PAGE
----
Yesterday I posted a video tutorial from Carey at Division05 on The Art of Storyboarding. I was so excited about the quality of the lesson, and the way it was presented I completely missed the latest one from him on Composition. That video is below. This guy has an inherent ability to teach and make eduction fun and interesting. I know about composition. I’ve been working as a designer for a long time, and this stuff is sort of burned into my brain at this point. None the less I watched the entire 30 minute video below, because the content is delivered in a way that grabbed my attention and held it. It made me think about things I already know and understand, which is a good thing. We all need to have the creative side of our brains jump started occasionally. Especially on Monday, when your head is still stuck in the weekend.
As a designer I work with color every day. Color is one of the most powerful communication devices that designers use. It offers an instantaneous response in the form of non-verbal communication and helps convey meaning in and messaging in logo design. So it is highly important for design professionals in all fields to use color appropriately and understand the meaning behind the colors they choose in their projects.
Our minds are inherently wired to respond to color in certain ways, and we are programmed from an early age to respond to color based on cultural ethnography’s as well. Color helps to shape our feelings and emotional responses to visual stimulus, and according to studies, color affects more than just our mood. Color has the ability to change our buying habits as well. Studies have shown that color can invoke as much as an 80 per cent change in motivation when it comes to online shopping, advertising, and marketing campaigns.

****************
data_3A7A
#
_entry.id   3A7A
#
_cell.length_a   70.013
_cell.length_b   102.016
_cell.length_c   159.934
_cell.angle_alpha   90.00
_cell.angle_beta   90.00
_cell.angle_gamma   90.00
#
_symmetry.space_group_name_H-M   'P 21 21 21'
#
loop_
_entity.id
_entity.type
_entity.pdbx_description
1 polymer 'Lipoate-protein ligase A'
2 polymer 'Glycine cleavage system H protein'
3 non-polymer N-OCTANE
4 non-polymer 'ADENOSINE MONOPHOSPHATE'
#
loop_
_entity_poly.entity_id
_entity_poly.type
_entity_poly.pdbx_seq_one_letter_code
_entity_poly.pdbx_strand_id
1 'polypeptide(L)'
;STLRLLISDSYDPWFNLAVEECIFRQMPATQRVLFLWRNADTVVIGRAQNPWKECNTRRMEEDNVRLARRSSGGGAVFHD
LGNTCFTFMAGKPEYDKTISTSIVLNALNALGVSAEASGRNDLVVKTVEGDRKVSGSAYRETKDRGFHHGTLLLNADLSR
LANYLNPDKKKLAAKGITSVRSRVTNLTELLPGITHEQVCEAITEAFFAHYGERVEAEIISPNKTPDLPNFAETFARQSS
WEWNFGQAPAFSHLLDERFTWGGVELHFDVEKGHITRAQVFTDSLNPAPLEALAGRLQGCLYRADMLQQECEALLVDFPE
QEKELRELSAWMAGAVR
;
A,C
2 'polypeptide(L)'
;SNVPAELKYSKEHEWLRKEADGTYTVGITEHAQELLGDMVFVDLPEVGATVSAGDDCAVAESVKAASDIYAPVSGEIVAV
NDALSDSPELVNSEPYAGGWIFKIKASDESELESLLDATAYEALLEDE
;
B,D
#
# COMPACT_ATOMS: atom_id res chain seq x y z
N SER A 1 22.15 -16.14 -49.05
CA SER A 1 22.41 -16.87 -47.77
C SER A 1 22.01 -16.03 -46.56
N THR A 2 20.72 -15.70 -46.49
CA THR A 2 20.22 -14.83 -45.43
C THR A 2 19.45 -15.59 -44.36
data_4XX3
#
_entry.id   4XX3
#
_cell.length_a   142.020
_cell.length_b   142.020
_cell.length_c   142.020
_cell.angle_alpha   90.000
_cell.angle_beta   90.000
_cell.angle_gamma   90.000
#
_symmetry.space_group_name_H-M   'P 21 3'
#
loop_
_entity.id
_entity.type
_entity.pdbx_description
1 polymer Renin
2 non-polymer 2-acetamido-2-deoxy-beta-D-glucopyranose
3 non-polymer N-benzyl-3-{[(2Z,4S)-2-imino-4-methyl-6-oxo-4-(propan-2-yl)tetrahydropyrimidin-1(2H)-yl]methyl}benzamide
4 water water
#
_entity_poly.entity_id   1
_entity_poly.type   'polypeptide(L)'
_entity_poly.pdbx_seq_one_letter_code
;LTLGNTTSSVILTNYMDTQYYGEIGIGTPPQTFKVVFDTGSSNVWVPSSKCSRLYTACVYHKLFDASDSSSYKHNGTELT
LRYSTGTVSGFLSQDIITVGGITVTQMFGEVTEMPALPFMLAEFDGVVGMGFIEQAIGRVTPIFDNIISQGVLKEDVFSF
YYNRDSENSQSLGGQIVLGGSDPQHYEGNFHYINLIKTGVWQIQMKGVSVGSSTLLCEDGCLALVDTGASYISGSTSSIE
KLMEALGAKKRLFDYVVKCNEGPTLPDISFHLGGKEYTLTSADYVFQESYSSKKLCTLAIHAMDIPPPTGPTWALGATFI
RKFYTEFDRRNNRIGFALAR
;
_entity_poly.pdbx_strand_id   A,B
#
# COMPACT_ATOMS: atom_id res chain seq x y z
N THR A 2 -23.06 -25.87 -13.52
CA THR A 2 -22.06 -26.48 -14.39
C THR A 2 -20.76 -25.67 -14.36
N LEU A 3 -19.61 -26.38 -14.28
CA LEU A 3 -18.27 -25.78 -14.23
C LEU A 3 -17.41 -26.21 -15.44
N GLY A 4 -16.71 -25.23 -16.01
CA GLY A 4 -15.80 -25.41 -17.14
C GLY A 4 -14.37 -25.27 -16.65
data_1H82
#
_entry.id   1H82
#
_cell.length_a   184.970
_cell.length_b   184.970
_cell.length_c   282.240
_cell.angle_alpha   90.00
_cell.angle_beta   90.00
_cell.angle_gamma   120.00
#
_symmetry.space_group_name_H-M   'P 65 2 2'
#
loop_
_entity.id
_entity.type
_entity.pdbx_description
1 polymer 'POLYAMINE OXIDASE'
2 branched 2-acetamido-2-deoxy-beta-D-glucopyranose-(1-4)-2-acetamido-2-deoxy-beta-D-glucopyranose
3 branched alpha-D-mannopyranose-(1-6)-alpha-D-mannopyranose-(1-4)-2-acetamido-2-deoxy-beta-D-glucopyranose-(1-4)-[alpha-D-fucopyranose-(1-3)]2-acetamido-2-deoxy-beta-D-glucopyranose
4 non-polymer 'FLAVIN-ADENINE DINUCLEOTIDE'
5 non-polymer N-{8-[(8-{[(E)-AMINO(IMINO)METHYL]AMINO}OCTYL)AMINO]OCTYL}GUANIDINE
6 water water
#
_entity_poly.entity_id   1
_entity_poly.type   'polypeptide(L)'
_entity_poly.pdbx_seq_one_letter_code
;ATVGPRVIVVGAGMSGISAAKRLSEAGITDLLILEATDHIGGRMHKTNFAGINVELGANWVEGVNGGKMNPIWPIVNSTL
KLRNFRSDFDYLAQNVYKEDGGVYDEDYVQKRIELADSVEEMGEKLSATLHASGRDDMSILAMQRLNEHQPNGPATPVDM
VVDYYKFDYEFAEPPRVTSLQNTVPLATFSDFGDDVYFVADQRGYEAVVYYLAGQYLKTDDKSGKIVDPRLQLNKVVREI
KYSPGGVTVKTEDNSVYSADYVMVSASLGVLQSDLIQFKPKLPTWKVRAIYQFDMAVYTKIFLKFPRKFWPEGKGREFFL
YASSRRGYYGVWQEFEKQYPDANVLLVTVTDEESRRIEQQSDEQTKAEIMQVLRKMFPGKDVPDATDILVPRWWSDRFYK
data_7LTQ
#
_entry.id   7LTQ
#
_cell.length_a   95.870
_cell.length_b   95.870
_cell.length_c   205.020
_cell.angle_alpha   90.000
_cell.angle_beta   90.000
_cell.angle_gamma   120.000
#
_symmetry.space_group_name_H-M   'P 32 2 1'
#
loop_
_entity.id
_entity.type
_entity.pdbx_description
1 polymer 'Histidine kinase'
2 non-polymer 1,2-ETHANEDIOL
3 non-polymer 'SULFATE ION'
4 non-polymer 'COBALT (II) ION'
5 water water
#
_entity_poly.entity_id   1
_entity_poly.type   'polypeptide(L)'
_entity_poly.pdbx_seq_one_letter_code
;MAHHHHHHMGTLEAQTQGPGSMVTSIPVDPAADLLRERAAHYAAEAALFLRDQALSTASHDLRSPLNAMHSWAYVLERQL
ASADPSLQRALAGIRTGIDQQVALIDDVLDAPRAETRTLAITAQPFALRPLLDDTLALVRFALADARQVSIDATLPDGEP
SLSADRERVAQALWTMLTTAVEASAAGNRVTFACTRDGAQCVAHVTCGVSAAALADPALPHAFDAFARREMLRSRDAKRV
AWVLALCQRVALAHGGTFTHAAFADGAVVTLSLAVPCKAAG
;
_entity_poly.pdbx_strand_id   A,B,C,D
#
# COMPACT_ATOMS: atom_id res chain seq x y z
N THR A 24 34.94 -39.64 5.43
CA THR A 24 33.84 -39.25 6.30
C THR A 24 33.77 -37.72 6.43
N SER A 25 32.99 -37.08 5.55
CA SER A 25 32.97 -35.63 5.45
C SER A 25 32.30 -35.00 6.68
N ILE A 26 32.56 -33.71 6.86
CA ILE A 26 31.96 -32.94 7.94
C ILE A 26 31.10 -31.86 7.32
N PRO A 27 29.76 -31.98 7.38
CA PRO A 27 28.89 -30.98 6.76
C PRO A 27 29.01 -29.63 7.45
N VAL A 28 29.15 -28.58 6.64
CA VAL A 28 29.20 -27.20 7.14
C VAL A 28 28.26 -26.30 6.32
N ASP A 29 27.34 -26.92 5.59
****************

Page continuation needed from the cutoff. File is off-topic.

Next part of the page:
While the perception of color is in many ways subjective, there are some color effects have universal meaning. The infographic below from Canadian design firm Muse is a great example of how different colors are perceived in relation to logo design. Just a little food for thought on Monday morning.
This video tutorial on Storyboarding from Carey at Division 05 is probably one of the best I’ve seen when it comes to insight to the creative process. At 30 minutes it’s a bit much, but so worth watching. This walks you through the process and gives great advice on the design process, creative thinking, and what you need to think about as you develop your concept. This isn’t a hands on, or how to, but instead a really well thought out video on storytelling, idea generation, and process. As you watch it, pay attention to all the tools he uses to create just 6 style frames for his storyboard pitch to Fox. It’s not just Photoshop.